The GCIB SM is a 70 kV sub-micron gas cluster ion beam designed for high-resolution imaging SIMS of organic samples without the fragmentation typically associated with ion beam bombardment. Combined with the J105 SIMS, the GCIB SM extends the available mass range to > 2500 Da with sub-micron resolving power.
The benefits of gas cluster beams for use in organic SIMS is now well established – high-mass clusters are highly efficient at sputtering organic and polymeric materials, producing intact molecular and high-mass fragment ions. Until now, however, spatial resolution of these beams was limited to several microns. Incorporated onto the J105 SIMS, the GCIB SM focuses a 70 keV beam of gas clusters—up to CO2 (10k)—into a spot as small as 1 μm, revealing even more from your samples.
High-resolution Gas Cluster SIMS. (left) Total SIMS image of a pine-needle cross section obtained on the J105 SIMS at 1.5 μm per pixel, running a 50 kV CO2(5k)+ beam. (right) SIMS mage of untreated hippocampus tissue with various masses overlaid: blue = GM1 (1572.9 m/z), yellow = GM1 (1544.8 m/z), green = ST (806.5 m/z), taken at 2 μm per pixel with a 30 kV CO2(3k)+ beam. Data courtesy of Dr Hua Tian, Pennsylvania State University.
Cluster beams, where the energy per nucleon is quite low, are extremely effective at sputtering soft materials such as organic tissue and polymers. Unlike polyatomic beams such as Bi3+ or Au3+, which cause significant fragmentation of organic molecules both in the surface and sub-surface regions, gas cluster beams produce very little fragmentation, and cause almost no sub-surface damage, enabling depth profiling through organic tissue without loss of fidelity.
Single Cell Depth Profiling. Overlay image showing lipid (cyan) and adenine (magenta) signals inside individual HeLa cells, taken at 1 μm per pixel with a 50 keV CO2(5k)+ beam on the J105 SIMS. This image was taken as part of a series during which the top surface of the cells was gradually ethced away, revealing the nuclear material within. Data courtesy of Dr Hua Tian, Pennsylvania State University.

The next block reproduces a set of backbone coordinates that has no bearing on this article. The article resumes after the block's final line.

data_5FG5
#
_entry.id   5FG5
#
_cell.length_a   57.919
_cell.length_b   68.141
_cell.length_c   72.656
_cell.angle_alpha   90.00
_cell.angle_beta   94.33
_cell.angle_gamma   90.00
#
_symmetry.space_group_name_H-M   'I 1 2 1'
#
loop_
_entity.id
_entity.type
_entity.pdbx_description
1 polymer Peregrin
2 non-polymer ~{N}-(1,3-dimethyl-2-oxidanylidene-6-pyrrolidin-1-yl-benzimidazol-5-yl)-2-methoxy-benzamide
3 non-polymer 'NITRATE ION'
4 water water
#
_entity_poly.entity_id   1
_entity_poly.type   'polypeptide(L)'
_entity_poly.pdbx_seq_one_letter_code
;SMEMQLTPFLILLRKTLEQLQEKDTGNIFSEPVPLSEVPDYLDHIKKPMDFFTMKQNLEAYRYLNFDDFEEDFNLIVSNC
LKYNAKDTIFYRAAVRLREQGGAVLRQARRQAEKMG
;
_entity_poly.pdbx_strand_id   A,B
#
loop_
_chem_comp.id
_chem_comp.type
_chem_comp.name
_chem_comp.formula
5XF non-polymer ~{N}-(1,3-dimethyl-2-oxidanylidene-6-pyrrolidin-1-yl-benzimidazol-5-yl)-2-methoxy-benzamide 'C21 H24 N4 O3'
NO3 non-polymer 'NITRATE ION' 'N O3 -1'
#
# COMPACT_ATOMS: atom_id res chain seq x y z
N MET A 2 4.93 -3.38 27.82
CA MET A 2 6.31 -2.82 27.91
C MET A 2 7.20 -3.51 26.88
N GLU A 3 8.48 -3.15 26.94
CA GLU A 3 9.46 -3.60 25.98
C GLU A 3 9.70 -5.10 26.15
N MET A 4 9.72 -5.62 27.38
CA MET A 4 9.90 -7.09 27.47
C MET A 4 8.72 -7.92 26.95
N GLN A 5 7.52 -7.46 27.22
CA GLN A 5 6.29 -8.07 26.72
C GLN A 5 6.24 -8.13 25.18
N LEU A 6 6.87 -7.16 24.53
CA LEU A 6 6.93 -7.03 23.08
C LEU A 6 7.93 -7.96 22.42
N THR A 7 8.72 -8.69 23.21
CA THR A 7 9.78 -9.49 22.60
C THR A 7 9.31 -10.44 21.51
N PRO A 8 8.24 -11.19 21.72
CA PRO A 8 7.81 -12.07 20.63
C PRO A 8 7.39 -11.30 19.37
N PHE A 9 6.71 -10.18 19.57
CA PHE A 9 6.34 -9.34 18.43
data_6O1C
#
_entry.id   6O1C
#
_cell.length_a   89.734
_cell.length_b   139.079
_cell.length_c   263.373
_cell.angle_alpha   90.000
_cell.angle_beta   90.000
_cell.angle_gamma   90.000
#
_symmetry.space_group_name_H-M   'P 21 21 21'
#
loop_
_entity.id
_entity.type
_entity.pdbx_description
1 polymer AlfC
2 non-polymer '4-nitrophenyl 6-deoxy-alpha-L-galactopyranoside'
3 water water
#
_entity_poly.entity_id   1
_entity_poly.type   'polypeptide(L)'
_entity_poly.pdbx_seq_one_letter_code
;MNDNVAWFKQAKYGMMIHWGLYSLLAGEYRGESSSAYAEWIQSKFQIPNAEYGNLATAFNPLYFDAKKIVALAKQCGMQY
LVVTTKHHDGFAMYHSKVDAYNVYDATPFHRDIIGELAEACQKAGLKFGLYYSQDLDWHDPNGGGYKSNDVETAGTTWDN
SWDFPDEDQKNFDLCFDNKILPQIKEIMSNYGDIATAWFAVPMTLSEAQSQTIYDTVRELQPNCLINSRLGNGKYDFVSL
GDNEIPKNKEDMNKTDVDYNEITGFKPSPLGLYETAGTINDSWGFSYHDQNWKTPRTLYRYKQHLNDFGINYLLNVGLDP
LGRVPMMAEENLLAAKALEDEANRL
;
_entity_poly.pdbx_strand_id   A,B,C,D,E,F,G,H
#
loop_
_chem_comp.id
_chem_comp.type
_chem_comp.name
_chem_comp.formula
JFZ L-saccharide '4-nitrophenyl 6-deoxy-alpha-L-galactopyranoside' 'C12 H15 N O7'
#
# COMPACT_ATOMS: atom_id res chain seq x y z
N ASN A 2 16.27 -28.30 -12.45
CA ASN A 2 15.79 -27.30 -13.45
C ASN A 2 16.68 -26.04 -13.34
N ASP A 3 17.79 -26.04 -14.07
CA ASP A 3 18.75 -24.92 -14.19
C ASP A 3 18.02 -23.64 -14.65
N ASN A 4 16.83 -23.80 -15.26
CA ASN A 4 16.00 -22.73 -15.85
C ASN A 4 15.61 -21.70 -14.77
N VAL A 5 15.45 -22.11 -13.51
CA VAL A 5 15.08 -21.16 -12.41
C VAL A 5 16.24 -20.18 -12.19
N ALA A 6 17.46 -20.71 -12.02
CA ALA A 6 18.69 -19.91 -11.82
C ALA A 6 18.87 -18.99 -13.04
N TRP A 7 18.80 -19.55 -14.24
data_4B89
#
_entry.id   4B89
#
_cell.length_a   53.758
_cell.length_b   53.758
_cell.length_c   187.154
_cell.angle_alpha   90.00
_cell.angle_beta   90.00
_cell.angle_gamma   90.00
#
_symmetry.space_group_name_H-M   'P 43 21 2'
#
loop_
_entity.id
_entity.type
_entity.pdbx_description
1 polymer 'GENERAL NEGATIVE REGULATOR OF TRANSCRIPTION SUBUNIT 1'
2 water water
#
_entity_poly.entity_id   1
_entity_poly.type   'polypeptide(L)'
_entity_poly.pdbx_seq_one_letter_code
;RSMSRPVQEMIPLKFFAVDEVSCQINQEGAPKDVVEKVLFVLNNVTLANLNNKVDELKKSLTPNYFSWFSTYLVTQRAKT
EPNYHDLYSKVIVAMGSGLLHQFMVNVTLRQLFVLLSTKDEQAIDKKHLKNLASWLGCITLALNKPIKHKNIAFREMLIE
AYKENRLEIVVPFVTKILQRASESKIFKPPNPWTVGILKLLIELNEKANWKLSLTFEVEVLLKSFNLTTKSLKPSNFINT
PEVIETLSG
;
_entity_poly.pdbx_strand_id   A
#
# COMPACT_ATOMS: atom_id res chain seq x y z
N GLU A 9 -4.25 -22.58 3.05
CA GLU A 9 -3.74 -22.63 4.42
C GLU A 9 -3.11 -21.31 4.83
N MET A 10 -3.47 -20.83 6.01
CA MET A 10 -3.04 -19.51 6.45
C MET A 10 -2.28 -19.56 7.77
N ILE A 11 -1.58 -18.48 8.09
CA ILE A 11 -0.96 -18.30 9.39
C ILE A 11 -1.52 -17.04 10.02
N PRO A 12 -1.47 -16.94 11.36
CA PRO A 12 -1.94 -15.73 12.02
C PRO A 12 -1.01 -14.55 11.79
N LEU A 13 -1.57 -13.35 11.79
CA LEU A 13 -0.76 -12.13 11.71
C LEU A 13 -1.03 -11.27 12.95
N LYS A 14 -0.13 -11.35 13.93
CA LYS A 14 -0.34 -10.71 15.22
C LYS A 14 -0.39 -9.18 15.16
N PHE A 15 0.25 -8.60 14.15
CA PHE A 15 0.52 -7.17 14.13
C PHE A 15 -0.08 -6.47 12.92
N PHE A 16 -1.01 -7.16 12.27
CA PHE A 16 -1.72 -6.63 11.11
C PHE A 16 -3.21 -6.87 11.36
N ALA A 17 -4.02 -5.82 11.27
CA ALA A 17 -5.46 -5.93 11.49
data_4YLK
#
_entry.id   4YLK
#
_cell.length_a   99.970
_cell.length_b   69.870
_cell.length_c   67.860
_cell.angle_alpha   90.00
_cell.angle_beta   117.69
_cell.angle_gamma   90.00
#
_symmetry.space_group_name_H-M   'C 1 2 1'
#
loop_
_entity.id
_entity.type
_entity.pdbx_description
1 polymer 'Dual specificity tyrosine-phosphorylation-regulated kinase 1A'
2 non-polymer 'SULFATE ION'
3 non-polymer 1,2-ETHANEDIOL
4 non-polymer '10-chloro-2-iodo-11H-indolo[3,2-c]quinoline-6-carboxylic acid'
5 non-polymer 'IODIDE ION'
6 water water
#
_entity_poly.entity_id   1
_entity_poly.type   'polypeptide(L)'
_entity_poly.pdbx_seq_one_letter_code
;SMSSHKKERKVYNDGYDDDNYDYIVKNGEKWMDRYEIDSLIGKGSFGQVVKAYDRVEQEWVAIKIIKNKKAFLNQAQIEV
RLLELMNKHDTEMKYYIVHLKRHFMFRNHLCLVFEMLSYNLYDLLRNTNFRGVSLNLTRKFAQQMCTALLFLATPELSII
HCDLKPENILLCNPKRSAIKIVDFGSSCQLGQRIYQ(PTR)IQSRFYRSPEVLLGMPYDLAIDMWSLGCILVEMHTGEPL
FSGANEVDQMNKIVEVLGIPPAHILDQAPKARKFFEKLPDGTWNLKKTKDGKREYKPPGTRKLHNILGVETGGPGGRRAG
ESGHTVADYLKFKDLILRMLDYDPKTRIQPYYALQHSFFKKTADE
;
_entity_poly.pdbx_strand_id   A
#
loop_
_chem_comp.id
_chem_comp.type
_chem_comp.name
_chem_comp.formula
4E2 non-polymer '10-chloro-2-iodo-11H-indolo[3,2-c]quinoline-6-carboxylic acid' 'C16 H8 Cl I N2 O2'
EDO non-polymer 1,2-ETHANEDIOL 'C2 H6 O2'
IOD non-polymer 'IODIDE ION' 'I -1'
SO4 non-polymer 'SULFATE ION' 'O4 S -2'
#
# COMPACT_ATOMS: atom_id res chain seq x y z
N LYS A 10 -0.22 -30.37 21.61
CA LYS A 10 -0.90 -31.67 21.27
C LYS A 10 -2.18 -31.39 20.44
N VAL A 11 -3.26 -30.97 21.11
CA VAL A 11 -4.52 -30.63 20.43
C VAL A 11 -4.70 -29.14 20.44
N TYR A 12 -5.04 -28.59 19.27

Combining high-spatial resolution with low-damage sputtering of organics, the GCIB SM provides users unparalleled access to details previously hidden within their samples, or which required multiple techniques to reveal. This latest advancement in gas cluster beam technology bridges the gap between conventional SIMS technology—high spatial resolution, destructive—and other imaging MS techniques such as MALDI (matrix assisted laser desorption ionization) and DESI (desorption electrospray ionization)—low spatial-resolution, non-destructive.
Resolving Power. Secondary electron image of a metallic mesh obtained using a 70 keV CO2(8k) beam, showing 1 μm spot size. Data courtesy of Dr Hua Tian, Pennsylvania State University.
The GCIB SM system comprises:
Ion source, comprising cluster generation and ionization chambers
Ion optical column, including a mass filter.
Power supplies to drive the ion source and column.
Source pumping system.
Schematic layout of the GCIB-SM
20 kV to 70 kV
Selectable Cluster Sizes:
CO2(1) to CO2(10k)
Minimum Spot Size:
< 1 μm
CO2(10k) Maximum Current
> 1 nA
https://i2.wp.com/www.ionoptika.com/wp-content/uploads/2018/02/GCIB-SM_thumb.jpg?fit=990%2C800&ssl=1800990webmasterhttps://www.ionoptika.com/wp-content/uploads/2018/06/IO_logo_black_700x322.pngwebmaster2018-02-19 09:46:372018-02-22 12:44:09GCIB SM
The GCIB 10S is a 10 keV argon gas cluster ion beam system, designed for easy installation on a wide range of surface analysis instruments. It provides an economical means of upgrading XPS, SIMS, or other systems to use cluster beam sputtering for sample cleaning or depth profile analysis.
Cluster ion beams enable depth profiling analysis of polymers with minimal loss of chemical information due to ion beam damage. This is crucial in analysis of modern multi-layer structures, such as in OLED and OPV devices, but also shows a marked improvement in analysis of well-established materials.